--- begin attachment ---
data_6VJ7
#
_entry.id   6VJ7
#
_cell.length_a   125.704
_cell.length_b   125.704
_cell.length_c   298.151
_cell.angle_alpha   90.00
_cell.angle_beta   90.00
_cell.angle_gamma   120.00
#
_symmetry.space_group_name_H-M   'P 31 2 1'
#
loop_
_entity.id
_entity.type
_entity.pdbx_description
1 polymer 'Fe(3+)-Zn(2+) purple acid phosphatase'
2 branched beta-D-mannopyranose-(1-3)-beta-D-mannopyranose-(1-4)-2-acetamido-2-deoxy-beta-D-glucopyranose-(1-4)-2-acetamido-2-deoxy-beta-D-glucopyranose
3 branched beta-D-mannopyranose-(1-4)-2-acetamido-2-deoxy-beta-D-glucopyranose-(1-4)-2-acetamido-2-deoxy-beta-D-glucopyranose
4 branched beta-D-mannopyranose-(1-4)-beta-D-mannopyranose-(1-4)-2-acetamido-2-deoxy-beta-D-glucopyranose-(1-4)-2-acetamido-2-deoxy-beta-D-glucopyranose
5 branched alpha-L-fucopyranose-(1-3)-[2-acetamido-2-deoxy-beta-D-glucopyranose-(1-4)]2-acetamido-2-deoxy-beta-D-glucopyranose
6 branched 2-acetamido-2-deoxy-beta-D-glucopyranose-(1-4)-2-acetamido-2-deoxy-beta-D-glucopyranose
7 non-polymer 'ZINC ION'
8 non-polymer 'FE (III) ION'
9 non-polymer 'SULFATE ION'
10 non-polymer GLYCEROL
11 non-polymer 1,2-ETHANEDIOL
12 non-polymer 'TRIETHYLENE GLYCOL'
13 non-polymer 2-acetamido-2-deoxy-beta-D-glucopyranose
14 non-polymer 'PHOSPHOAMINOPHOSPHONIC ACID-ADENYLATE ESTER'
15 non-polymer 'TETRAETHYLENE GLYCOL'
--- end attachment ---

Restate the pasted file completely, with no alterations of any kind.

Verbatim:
data_6VJ7
#
_entry.id   6VJ7
#
_cell.length_a   125.704
_cell.length_b   125.704
_cell.length_c   298.151
_cell.angle_alpha   90.00
_cell.angle_beta   90.00
_cell.angle_gamma   120.00
#
_symmetry.space_group_name_H-M   'P 31 2 1'
#
loop_
_entity.id
_entity.type
_entity.pdbx_description
1 polymer 'Fe(3+)-Zn(2+) purple acid phosphatase'
2 branched beta-D-mannopyranose-(1-3)-beta-D-mannopyranose-(1-4)-2-acetamido-2-deoxy-beta-D-glucopyranose-(1-4)-2-acetamido-2-deoxy-beta-D-glucopyranose
3 branched beta-D-mannopyranose-(1-4)-2-acetamido-2-deoxy-beta-D-glucopyranose-(1-4)-2-acetamido-2-deoxy-beta-D-glucopyranose
4 branched beta-D-mannopyranose-(1-4)-beta-D-mannopyranose-(1-4)-2-acetamido-2-deoxy-beta-D-glucopyranose-(1-4)-2-acetamido-2-deoxy-beta-D-glucopyranose
5 branched alpha-L-fucopyranose-(1-3)-[2-acetamido-2-deoxy-beta-D-glucopyranose-(1-4)]2-acetamido-2-deoxy-beta-D-glucopyranose
6 branched 2-acetamido-2-deoxy-beta-D-glucopyranose-(1-4)-2-acetamido-2-deoxy-beta-D-glucopyranose
7 non-polymer 'ZINC ION'
8 non-polymer 'FE (III) ION'
9 non-polymer 'SULFATE ION'
10 non-polymer GLYCEROL
11 non-polymer 1,2-ETHANEDIOL
12 non-polymer 'TRIETHYLENE GLYCOL'
13 non-polymer 2-acetamido-2-deoxy-beta-D-glucopyranose
14 non-polymer 'PHOSPHOAMINOPHOSPHONIC ACID-ADENYLATE ESTER'
15 non-polymer 'TETRAETHYLENE GLYCOL'